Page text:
Half Mourning Walking and Evening Dresses, January 1818

Lady’s Monthly Museum, January 1818.

“Walking & Evening Dress for January 1818.”

These two ensembles represent half-mourning for Princess Charlotte, who had died two months earlier. The dress beneath the cloak on the left sounds, in the description, as though it was in the deep black of full mourning, but it can barely been seen. In other times of mourning, this magazine has stated that as the month of publication may span the time from public full mourning to public half mourning, they often try to represent both levels of mourning in their single monthly print. Or sometimes provide ways in which a dress could be altered to accommodate the periods of both full and half mourning.

The print is described in the magazine as follows:

“PROMENADE AND CARRIAGE COSTUMES. Round dress, of fine black bombazine, made high in the throat with a collar, which turns back on points considerably deeper in front, and finished with a small tassel of crape; the trimming of crimped crape, formed into small roses. The petticoat is made full, and trimmed with large satin roses, placed two together on the bias, and attached by a band of crimped crape; long sleeves made rather tight with a pointed cuff, and trimmed to correspond with the collar. Ruff, of white crimped crape, very full, and quilled in three distinct hems. For walking, or carriage costume, over this dress is worn a new and elegant wrapping cloak, made of grey mole-skin, or fine Bath coating; it descends to the feet, and is wide enough to protect the wearer from the inclemency of the weather; it is cut out on the shoulders to fit the shape, with a large military cape and hood, which folds, being made like the ladies’ chapeau bras, lined and bound with black sarsnet. Shade bonnet of fine black cane, embroidered with chenille and velvet flowers round the front; the crown, of black satin, very full, and high in the back, is made of cane and chenille like the front; the crown is surrounded with a wreath of crape and satin flowers, and tied under the chin with a broad satin ribband. Beaver gloves and shoes.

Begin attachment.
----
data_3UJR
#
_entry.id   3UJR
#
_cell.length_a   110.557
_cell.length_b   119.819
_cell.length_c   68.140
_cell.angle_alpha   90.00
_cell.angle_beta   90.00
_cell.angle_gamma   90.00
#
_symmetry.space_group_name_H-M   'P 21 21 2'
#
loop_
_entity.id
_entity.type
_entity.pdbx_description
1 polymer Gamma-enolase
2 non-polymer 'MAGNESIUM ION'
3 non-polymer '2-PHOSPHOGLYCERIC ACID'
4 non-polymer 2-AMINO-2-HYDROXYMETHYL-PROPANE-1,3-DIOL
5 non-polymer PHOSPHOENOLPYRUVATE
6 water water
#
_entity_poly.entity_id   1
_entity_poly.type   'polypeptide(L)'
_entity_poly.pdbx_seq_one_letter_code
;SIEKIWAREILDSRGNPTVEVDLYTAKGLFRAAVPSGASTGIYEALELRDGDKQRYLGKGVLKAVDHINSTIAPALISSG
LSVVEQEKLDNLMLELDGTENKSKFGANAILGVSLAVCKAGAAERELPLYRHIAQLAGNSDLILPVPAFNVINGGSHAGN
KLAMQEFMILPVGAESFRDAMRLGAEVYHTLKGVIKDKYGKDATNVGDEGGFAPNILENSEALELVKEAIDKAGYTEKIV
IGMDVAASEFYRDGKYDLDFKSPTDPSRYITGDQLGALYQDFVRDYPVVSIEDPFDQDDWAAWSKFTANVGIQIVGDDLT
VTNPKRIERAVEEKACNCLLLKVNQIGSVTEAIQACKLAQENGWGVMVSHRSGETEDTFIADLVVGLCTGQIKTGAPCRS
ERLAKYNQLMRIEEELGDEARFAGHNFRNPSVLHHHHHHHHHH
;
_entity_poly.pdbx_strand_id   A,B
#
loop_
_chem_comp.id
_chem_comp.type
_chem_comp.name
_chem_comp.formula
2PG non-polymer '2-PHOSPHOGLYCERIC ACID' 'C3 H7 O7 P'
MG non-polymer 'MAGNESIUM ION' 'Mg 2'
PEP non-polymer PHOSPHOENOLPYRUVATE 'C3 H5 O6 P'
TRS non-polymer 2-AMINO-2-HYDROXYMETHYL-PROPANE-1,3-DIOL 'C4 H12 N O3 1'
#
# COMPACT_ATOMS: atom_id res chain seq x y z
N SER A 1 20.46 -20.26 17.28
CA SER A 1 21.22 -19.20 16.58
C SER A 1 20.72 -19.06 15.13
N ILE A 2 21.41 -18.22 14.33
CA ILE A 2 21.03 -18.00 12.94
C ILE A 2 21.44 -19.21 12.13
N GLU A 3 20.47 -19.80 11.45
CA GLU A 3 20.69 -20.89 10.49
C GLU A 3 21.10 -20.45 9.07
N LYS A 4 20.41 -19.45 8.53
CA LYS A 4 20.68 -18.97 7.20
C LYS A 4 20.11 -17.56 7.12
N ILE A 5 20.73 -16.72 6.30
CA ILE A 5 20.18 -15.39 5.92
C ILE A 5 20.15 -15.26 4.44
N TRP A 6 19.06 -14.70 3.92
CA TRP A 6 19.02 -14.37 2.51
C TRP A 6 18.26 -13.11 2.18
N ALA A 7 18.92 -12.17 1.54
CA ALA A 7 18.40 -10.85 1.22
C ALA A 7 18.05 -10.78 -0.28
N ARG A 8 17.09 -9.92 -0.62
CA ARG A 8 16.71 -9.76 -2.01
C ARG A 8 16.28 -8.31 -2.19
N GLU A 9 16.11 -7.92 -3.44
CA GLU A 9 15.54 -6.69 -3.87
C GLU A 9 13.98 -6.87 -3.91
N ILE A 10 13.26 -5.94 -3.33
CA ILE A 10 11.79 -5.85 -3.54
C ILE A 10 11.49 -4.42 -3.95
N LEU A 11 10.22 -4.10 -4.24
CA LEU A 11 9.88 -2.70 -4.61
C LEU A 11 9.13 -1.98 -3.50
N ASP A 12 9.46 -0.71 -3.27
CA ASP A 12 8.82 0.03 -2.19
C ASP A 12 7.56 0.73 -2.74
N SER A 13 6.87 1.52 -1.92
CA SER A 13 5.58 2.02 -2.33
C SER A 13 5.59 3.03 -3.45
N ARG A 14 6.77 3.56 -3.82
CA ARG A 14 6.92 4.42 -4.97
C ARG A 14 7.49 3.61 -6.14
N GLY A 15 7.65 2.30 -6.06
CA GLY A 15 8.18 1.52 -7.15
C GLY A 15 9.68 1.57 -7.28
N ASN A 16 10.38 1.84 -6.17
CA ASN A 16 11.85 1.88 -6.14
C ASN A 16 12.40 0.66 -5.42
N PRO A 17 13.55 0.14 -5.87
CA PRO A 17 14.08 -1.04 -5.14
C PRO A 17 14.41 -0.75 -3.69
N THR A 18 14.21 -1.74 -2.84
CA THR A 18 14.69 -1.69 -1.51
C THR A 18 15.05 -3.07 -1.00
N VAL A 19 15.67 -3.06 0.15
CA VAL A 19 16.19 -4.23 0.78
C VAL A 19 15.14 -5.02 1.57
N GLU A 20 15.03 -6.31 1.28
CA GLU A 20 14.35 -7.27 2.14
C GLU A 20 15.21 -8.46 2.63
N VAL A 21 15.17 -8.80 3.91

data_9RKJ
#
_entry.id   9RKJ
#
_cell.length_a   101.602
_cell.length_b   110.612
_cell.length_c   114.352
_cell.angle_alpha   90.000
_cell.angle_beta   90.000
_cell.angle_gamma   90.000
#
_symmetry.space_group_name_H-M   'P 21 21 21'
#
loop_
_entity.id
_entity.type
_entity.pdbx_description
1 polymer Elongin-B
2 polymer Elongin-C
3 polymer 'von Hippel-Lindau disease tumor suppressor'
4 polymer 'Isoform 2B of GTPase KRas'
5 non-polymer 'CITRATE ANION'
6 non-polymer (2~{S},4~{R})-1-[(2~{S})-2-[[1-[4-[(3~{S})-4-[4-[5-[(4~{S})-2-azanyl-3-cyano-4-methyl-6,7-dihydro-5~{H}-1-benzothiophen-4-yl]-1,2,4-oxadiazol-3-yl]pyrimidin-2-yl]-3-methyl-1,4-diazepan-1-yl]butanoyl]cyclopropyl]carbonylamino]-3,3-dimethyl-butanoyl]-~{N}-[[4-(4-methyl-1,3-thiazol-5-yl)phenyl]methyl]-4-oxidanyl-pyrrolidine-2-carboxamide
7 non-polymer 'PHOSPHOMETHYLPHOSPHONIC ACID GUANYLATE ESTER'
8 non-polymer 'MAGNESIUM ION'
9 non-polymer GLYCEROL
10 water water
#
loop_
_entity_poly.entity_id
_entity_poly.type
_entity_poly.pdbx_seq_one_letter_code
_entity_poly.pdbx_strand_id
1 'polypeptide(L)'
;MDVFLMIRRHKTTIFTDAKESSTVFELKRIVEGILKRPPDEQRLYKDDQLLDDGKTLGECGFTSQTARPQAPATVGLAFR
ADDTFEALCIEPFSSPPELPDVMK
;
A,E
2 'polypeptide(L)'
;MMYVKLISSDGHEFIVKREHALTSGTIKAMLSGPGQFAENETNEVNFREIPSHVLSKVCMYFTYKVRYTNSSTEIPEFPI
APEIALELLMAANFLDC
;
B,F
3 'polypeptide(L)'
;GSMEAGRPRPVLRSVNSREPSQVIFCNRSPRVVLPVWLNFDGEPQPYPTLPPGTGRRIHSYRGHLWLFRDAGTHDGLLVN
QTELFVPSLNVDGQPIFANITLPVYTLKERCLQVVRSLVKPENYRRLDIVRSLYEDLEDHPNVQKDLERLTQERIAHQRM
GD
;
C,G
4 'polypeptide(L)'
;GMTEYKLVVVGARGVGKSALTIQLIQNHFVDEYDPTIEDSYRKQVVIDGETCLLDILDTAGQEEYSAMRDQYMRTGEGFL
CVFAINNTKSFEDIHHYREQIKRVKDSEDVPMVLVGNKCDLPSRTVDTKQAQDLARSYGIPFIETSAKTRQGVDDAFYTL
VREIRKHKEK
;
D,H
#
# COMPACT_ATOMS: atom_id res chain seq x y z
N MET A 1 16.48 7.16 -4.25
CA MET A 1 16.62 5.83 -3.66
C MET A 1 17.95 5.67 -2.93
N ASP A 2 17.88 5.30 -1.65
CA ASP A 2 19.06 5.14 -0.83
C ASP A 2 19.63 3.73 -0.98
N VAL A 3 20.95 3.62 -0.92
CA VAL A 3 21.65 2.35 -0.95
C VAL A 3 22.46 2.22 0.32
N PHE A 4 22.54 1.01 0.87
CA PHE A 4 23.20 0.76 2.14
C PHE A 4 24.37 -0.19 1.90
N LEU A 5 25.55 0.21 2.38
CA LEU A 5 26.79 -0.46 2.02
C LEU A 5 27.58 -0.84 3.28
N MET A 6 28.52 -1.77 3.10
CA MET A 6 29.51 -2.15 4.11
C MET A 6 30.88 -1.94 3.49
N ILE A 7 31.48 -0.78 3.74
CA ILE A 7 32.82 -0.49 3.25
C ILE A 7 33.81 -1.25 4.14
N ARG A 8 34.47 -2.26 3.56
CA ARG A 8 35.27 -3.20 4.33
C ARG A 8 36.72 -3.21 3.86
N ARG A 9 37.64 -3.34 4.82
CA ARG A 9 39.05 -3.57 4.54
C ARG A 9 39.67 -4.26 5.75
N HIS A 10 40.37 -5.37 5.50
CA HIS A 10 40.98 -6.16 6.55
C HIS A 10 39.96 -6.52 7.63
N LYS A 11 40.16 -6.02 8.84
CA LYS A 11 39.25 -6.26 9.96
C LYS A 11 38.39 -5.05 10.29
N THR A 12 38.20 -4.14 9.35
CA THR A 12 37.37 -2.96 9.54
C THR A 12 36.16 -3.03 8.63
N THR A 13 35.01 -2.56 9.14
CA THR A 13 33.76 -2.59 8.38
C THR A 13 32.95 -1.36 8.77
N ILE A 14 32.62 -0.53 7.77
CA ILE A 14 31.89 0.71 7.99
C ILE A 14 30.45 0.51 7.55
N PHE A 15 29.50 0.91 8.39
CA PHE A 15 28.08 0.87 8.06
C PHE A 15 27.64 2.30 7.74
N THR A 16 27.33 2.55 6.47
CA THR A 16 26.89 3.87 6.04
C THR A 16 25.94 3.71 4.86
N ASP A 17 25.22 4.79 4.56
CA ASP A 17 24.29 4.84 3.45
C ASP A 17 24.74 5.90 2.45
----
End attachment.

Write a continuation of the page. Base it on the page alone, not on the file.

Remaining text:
“EVENING, OR BALL DRESS. Black crape dress over a white sarsnet slip; the petticoat made full and long, trimmed very elegantly with large double rouleaus of black crape, lightly entwined with satin coqueings, inserted with a trimming of white roses and black satin leaves; this trimming is truly elegant, the transparency of the crape contrasted with the white roses gives it a light and tasteful effect; the body is made short in the waist; the bust rounded, and rather low; the under part of the body is of black crape to fit the shape, and a trimming made in small tucks of white crape to sit hollow surrounds the body, surmounted by a narrow black satin ribband chequered on crape; the sleeve is made of chequered satin ribband and white crape, tucked to sit very full, and finished with a rich bead fringe, sash of black satin ribband tied at the back; the scarf of white crape embroidered with chenille. Turban, of black crape, twisted over a very broad, and richly embroidered jet bead bandeau, carelessly tied on the left side, the end trimmed with a rich jet fringe, terminating in a jet tassel; on the right side, a crape and bead flower of a novel and elegant form. Jet necklace; white gloves and shoes.

“For these dresses, we are indebted to the taste of Miss MacDonald, of 84 Wells-street, Oxford-street.”

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